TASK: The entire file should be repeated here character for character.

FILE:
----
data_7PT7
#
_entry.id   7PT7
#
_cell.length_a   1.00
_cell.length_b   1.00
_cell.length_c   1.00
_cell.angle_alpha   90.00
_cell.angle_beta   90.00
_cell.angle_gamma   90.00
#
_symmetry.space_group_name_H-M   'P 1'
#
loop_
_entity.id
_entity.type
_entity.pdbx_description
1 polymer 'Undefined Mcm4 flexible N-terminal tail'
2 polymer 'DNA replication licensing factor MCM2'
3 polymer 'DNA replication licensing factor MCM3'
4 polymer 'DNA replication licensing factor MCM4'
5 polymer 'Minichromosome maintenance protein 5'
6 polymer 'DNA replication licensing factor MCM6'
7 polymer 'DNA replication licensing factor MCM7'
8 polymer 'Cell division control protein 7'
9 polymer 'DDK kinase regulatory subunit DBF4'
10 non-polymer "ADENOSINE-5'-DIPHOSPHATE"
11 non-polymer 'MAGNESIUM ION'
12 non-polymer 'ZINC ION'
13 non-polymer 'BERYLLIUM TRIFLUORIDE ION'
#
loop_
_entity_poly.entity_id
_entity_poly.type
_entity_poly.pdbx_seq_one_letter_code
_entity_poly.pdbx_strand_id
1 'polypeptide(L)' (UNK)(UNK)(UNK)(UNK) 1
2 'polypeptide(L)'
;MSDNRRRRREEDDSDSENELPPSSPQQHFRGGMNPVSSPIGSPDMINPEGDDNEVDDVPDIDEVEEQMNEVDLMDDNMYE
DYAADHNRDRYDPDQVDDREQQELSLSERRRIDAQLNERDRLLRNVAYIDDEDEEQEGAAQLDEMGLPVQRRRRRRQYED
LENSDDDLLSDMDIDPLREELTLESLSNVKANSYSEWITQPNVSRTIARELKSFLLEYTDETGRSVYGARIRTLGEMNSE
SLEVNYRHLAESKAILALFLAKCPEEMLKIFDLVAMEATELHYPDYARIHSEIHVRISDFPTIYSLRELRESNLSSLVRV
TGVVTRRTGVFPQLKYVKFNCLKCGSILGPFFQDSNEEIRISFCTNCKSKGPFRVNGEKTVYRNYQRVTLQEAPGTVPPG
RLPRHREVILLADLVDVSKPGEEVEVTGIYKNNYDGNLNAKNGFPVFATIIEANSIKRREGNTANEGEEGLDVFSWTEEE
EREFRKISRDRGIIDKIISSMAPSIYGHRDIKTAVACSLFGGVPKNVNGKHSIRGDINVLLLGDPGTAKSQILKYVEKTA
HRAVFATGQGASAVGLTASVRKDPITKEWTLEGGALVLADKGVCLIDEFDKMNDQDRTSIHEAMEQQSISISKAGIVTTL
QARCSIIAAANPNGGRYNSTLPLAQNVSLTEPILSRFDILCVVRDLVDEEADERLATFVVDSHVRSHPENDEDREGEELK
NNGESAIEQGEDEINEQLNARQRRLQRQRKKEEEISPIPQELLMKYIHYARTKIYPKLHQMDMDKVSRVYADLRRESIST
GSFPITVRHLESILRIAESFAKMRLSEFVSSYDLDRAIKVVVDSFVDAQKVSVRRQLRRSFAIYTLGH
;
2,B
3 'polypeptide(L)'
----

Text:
data_7PT7
#
_entry.id   7PT7
#
_cell.length_a   1.00
_cell.length_b   1.00
_cell.length_c   1.00
_cell.angle_alpha   90.00
_cell.angle_beta   90.00
_cell.angle_gamma   90.00
#
_symmetry.space_group_name_H-M   'P 1'
#
loop_
_entity.id
_entity.type
_entity.pdbx_description
1 polymer 'Undefined Mcm4 flexible N-terminal tail'
2 polymer 'DNA replication licensing factor MCM2'
3 polymer 'DNA replication licensing factor MCM3'
4 polymer 'DNA replication licensing factor MCM4'
5 polymer 'Minichromosome maintenance protein 5'
6 polymer 'DNA replication licensing factor MCM6'
7 polymer 'DNA replication licensing factor MCM7'
8 polymer 'Cell division control protein 7'
9 polymer 'DDK kinase regulatory subunit DBF4'
10 non-polymer "ADENOSINE-5'-DIPHOSPHATE"
11 non-polymer 'MAGNESIUM ION'
12 non-polymer 'ZINC ION'
13 non-polymer 'BERYLLIUM TRIFLUORIDE ION'
#
loop_
_entity_poly.entity_id
_entity_poly.type
_entity_poly.pdbx_seq_one_letter_code
_entity_poly.pdbx_strand_id
1 'polypeptide(L)' (UNK)(UNK)(UNK)(UNK) 1
2 'polypeptide(L)'
;MSDNRRRRREEDDSDSENELPPSSPQQHFRGGMNPVSSPIGSPDMINPEGDDNEVDDVPDIDEVEEQMNEVDLMDDNMYE
DYAADHNRDRYDPDQVDDREQQELSLSERRRIDAQLNERDRLLRNVAYIDDEDEEQEGAAQLDEMGLPVQRRRRRRQYED
LENSDDDLLSDMDIDPLREELTLESLSNVKANSYSEWITQPNVSRTIARELKSFLLEYTDETGRSVYGARIRTLGEMNSE
SLEVNYRHLAESKAILALFLAKCPEEMLKIFDLVAMEATELHYPDYARIHSEIHVRISDFPTIYSLRELRESNLSSLVRV
TGVVTRRTGVFPQLKYVKFNCLKCGSILGPFFQDSNEEIRISFCTNCKSKGPFRVNGEKTVYRNYQRVTLQEAPGTVPPG
RLPRHREVILLADLVDVSKPGEEVEVTGIYKNNYDGNLNAKNGFPVFATIIEANSIKRREGNTANEGEEGLDVFSWTEEE
EREFRKISRDRGIIDKIISSMAPSIYGHRDIKTAVACSLFGGVPKNVNGKHSIRGDINVLLLGDPGTAKSQILKYVEKTA
HRAVFATGQGASAVGLTASVRKDPITKEWTLEGGALVLADKGVCLIDEFDKMNDQDRTSIHEAMEQQSISISKAGIVTTL
QARCSIIAAANPNGGRYNSTLPLAQNVSLTEPILSRFDILCVVRDLVDEEADERLATFVVDSHVRSHPENDEDREGEELK
NNGESAIEQGEDEINEQLNARQRRLQRQRKKEEEISPIPQELLMKYIHYARTKIYPKLHQMDMDKVSRVYADLRRESIST
GSFPITVRHLESILRIAESFAKMRLSEFVSSYDLDRAIKVVVDSFVDAQKVSVRRQLRRSFAIYTLGH
;
2,B
3 'polypeptide(L)'